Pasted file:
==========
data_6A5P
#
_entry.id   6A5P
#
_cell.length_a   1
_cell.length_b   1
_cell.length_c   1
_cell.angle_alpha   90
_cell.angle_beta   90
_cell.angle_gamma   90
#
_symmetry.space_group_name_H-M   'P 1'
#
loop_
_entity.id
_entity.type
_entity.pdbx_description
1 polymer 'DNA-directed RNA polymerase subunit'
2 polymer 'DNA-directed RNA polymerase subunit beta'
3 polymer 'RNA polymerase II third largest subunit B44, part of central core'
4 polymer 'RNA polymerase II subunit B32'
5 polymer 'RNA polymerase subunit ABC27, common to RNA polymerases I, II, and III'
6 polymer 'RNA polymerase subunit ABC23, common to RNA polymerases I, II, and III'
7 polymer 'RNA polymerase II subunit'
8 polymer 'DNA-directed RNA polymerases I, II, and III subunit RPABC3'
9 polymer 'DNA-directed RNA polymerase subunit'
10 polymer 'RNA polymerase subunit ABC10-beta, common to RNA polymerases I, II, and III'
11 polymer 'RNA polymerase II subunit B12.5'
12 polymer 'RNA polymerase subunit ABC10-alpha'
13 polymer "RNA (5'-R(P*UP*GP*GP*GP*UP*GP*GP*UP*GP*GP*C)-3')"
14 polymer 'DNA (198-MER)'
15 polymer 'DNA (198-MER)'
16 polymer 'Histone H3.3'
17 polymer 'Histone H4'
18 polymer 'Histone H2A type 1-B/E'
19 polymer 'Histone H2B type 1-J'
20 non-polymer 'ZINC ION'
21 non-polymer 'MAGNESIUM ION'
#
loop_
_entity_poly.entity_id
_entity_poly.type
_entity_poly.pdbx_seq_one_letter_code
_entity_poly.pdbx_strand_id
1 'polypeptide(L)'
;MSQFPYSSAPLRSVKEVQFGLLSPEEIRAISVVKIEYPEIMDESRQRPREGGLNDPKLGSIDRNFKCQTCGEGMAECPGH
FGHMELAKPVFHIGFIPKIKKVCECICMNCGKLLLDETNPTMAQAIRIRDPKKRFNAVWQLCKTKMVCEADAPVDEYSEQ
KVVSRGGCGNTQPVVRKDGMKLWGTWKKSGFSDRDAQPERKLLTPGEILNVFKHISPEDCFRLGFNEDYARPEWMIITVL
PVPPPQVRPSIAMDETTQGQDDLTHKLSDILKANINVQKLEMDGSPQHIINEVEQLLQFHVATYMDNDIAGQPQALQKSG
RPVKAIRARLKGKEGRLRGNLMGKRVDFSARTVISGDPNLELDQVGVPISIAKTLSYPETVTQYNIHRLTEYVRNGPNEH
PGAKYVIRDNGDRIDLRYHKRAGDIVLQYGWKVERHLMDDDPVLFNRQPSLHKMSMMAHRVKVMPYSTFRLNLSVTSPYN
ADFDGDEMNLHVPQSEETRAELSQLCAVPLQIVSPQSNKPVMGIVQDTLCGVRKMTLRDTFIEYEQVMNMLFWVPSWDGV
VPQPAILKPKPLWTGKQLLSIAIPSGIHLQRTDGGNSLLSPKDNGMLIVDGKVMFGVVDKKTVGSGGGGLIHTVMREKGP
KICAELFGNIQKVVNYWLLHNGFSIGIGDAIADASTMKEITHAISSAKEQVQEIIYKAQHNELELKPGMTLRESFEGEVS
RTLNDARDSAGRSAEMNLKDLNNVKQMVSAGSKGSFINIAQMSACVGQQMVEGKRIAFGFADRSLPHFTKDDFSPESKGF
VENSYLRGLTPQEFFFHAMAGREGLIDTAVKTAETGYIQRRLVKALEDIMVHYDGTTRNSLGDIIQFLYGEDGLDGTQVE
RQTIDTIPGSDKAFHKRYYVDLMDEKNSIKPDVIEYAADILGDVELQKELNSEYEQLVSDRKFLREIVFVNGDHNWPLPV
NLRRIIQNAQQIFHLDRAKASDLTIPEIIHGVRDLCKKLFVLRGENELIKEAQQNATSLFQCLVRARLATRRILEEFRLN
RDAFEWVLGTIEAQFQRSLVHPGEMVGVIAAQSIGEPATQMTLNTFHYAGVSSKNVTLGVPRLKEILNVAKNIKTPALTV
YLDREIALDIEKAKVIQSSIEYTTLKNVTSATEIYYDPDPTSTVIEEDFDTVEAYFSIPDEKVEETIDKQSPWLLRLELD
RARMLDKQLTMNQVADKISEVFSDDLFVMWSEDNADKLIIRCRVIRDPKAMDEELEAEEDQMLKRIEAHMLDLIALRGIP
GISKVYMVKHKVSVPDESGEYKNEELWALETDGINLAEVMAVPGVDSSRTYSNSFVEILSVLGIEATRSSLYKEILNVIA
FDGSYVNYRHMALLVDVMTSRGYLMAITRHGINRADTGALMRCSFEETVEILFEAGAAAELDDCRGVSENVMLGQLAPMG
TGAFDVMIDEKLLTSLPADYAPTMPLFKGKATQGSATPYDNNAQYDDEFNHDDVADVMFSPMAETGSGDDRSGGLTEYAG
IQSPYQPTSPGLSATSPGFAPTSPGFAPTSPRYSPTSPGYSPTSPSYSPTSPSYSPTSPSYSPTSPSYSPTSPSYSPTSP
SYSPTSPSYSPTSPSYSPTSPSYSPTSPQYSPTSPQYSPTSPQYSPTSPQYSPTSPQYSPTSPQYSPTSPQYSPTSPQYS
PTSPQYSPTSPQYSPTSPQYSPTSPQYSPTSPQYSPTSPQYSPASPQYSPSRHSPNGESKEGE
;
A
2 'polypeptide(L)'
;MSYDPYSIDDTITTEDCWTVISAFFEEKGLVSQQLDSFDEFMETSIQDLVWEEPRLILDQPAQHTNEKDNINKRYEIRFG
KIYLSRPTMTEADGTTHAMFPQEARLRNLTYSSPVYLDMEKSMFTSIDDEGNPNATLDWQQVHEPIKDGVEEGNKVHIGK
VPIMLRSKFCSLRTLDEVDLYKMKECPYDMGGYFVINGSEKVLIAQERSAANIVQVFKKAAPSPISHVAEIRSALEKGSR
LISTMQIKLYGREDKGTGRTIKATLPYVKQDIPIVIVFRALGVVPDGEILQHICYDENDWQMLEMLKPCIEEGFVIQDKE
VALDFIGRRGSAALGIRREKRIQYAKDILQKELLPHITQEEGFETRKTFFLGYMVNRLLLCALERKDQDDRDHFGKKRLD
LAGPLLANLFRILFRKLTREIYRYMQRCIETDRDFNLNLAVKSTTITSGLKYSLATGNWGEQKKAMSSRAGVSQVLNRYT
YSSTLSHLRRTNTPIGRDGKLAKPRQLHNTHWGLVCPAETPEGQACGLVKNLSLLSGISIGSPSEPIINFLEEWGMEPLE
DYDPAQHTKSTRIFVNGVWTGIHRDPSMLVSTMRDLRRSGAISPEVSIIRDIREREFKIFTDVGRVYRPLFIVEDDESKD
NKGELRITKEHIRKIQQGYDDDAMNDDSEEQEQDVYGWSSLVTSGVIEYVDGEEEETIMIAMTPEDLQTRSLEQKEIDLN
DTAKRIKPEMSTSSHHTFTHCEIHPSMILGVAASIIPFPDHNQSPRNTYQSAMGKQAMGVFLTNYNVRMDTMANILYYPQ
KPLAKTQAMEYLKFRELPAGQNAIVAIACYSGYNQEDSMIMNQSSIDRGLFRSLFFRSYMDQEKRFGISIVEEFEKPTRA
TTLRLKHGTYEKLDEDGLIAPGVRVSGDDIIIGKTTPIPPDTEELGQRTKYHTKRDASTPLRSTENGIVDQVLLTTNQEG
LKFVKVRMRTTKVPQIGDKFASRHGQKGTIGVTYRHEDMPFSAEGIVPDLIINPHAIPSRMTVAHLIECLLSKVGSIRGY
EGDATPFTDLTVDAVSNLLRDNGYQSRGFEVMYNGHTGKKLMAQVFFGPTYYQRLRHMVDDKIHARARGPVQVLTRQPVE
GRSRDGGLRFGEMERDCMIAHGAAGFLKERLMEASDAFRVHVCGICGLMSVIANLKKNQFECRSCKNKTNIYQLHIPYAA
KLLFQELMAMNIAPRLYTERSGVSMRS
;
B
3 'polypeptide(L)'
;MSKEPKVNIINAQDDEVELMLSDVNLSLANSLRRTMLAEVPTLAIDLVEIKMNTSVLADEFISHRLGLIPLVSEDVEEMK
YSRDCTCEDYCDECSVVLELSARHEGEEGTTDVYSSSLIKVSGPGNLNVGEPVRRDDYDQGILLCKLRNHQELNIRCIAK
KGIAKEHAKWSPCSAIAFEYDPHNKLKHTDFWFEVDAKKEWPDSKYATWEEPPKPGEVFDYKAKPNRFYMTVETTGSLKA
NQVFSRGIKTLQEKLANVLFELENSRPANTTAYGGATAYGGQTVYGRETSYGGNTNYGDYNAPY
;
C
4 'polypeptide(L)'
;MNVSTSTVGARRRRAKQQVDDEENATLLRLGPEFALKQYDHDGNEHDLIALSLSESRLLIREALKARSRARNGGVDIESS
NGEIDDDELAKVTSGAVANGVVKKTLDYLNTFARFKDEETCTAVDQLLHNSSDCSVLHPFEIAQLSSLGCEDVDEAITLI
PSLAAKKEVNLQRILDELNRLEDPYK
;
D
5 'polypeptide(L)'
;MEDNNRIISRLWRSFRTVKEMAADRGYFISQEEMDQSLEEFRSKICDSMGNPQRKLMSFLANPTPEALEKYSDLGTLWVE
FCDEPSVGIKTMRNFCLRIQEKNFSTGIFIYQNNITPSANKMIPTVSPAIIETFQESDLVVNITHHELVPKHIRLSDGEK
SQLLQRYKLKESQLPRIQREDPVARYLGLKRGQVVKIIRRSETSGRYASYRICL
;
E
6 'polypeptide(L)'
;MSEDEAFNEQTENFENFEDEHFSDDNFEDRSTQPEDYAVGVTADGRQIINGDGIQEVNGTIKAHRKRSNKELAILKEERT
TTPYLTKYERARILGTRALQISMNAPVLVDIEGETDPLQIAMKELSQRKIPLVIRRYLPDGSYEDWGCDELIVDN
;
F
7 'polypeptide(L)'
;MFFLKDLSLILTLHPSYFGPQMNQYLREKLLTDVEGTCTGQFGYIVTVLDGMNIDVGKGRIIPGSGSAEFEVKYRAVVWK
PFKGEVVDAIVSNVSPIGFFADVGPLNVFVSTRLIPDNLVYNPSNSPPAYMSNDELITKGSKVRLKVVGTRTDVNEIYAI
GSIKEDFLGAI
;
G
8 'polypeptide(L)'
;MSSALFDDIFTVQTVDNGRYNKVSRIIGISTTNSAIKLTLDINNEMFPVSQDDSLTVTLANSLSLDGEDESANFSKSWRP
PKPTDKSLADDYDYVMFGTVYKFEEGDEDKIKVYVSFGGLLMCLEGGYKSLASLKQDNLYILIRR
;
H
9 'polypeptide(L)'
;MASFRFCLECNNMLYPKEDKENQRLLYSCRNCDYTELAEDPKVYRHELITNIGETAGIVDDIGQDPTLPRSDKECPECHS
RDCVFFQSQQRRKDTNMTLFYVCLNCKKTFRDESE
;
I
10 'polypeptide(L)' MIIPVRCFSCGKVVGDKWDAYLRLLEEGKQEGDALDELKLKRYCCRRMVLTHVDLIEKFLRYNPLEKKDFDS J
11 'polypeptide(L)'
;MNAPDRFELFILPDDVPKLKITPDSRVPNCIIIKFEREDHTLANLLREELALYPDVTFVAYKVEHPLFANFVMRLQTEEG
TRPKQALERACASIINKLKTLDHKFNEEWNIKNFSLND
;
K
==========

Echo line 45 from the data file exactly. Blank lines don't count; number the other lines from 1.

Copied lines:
1 'polypeptide(L)'